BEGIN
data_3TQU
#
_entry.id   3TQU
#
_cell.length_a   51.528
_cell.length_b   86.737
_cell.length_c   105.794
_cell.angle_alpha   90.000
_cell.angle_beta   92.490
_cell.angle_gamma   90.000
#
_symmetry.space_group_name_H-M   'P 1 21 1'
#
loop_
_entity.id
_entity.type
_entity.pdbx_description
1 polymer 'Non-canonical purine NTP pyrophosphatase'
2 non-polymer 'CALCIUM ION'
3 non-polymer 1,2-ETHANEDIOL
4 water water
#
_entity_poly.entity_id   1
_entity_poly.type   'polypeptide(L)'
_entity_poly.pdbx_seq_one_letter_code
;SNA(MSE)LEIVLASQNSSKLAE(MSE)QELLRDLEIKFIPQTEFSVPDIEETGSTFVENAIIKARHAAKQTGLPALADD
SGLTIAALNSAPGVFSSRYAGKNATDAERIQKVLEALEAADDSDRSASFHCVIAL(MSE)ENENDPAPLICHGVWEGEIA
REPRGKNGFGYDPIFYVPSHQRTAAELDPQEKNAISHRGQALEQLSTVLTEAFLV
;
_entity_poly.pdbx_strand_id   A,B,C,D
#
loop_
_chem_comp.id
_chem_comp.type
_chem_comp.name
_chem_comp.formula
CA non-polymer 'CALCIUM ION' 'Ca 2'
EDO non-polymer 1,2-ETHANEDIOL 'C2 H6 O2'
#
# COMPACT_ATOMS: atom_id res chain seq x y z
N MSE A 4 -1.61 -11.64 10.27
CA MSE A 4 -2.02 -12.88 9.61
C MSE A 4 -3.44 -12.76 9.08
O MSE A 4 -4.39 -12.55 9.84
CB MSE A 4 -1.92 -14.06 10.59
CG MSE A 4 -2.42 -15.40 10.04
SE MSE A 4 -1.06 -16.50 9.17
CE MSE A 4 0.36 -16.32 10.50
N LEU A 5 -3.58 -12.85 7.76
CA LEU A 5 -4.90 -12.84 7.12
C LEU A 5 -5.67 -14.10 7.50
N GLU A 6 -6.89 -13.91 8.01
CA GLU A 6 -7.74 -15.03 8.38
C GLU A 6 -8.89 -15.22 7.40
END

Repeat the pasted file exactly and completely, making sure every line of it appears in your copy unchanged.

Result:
data_3TQU
#
_entry.id   3TQU
#
_cell.length_a   51.528
_cell.length_b   86.737
_cell.length_c   105.794
_cell.angle_alpha   90.000
_cell.angle_beta   92.490
_cell.angle_gamma   90.000
#
_symmetry.space_group_name_H-M   'P 1 21 1'
#
loop_
_entity.id
_entity.type
_entity.pdbx_description
1 polymer 'Non-canonical purine NTP pyrophosphatase'
2 non-polymer 'CALCIUM ION'
3 non-polymer 1,2-ETHANEDIOL
4 water water
#
_entity_poly.entity_id   1
_entity_poly.type   'polypeptide(L)'
_entity_poly.pdbx_seq_one_letter_code
;SNA(MSE)LEIVLASQNSSKLAE(MSE)QELLRDLEIKFIPQTEFSVPDIEETGSTFVENAIIKARHAAKQTGLPALADD
SGLTIAALNSAPGVFSSRYAGKNATDAERIQKVLEALEAADDSDRSASFHCVIAL(MSE)ENENDPAPLICHGVWEGEIA
REPRGKNGFGYDPIFYVPSHQRTAAELDPQEKNAISHRGQALEQLSTVLTEAFLV
;
_entity_poly.pdbx_strand_id   A,B,C,D
#
loop_
_chem_comp.id
_chem_comp.type
_chem_comp.name
_chem_comp.formula
CA non-polymer 'CALCIUM ION' 'Ca 2'
EDO non-polymer 1,2-ETHANEDIOL 'C2 H6 O2'
#
# COMPACT_ATOMS: atom_id res chain seq x y z
N MSE A 4 -1.61 -11.64 10.27
CA MSE A 4 -2.02 -12.88 9.61
C MSE A 4 -3.44 -12.76 9.08
O MSE A 4 -4.39 -12.55 9.84
CB MSE A 4 -1.92 -14.06 10.59
CG MSE A 4 -2.42 -15.40 10.04
SE MSE A 4 -1.06 -16.50 9.17
CE MSE A 4 0.36 -16.32 10.50
N LEU A 5 -3.58 -12.85 7.76
CA LEU A 5 -4.90 -12.84 7.12
C LEU A 5 -5.67 -14.10 7.50
N GLU A 6 -6.89 -13.91 8.01
CA GLU A 6 -7.74 -15.03 8.38
C GLU A 6 -8.89 -15.22 7.40